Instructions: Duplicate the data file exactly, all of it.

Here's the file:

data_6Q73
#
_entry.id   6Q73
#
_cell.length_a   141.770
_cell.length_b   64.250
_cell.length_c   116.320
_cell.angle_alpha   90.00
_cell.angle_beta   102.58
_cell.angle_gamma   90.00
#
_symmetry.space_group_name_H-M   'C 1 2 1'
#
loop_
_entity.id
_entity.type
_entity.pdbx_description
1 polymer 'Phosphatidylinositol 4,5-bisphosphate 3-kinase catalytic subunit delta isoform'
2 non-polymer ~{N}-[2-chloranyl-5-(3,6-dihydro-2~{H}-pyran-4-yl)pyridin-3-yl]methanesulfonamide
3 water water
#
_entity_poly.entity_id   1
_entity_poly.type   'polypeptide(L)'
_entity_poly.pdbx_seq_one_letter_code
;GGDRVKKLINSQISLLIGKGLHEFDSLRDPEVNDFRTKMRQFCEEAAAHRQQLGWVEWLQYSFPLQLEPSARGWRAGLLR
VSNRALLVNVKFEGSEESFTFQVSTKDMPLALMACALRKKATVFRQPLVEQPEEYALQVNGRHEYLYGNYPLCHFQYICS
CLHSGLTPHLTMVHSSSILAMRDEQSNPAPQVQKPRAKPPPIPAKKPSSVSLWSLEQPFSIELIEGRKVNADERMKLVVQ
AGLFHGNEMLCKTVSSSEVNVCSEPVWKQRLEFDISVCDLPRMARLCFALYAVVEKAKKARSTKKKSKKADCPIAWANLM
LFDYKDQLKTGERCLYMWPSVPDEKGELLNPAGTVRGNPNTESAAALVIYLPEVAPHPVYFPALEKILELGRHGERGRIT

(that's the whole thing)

data_6Q73
#
_entry.id   6Q73
#
_cell.length_a   141.770
_cell.length_b   64.250
_cell.length_c   116.320
_cell.angle_alpha   90.00
_cell.angle_beta   102.58
_cell.angle_gamma   90.00
#
_symmetry.space_group_name_H-M   'C 1 2 1'
#
loop_
_entity.id
_entity.type
_entity.pdbx_description
1 polymer 'Phosphatidylinositol 4,5-bisphosphate 3-kinase catalytic subunit delta isoform'
2 non-polymer ~{N}-[2-chloranyl-5-(3,6-dihydro-2~{H}-pyran-4-yl)pyridin-3-yl]methanesulfonamide
3 water water
#
_entity_poly.entity_id   1
_entity_poly.type   'polypeptide(L)'
_entity_poly.pdbx_seq_one_letter_code
;GGDRVKKLINSQISLLIGKGLHEFDSLRDPEVNDFRTKMRQFCEEAAAHRQQLGWVEWLQYSFPLQLEPSARGWRAGLLR
VSNRALLVNVKFEGSEESFTFQVSTKDMPLALMACALRKKATVFRQPLVEQPEEYALQVNGRHEYLYGNYPLCHFQYICS
CLHSGLTPHLTMVHSSSILAMRDEQSNPAPQVQKPRAKPPPIPAKKPSSVSLWSLEQPFSIELIEGRKVNADERMKLVVQ
AGLFHGNEMLCKTVSSSEVNVCSEPVWKQRLEFDISVCDLPRMARLCFALYAVVEKAKKARSTKKKSKKADCPIAWANLM
LFDYKDQLKTGERCLYMWPSVPDEKGELLNPAGTVRGNPNTESAAALVIYLPEVAPHPVYFPALEKILELGRHGERGRIT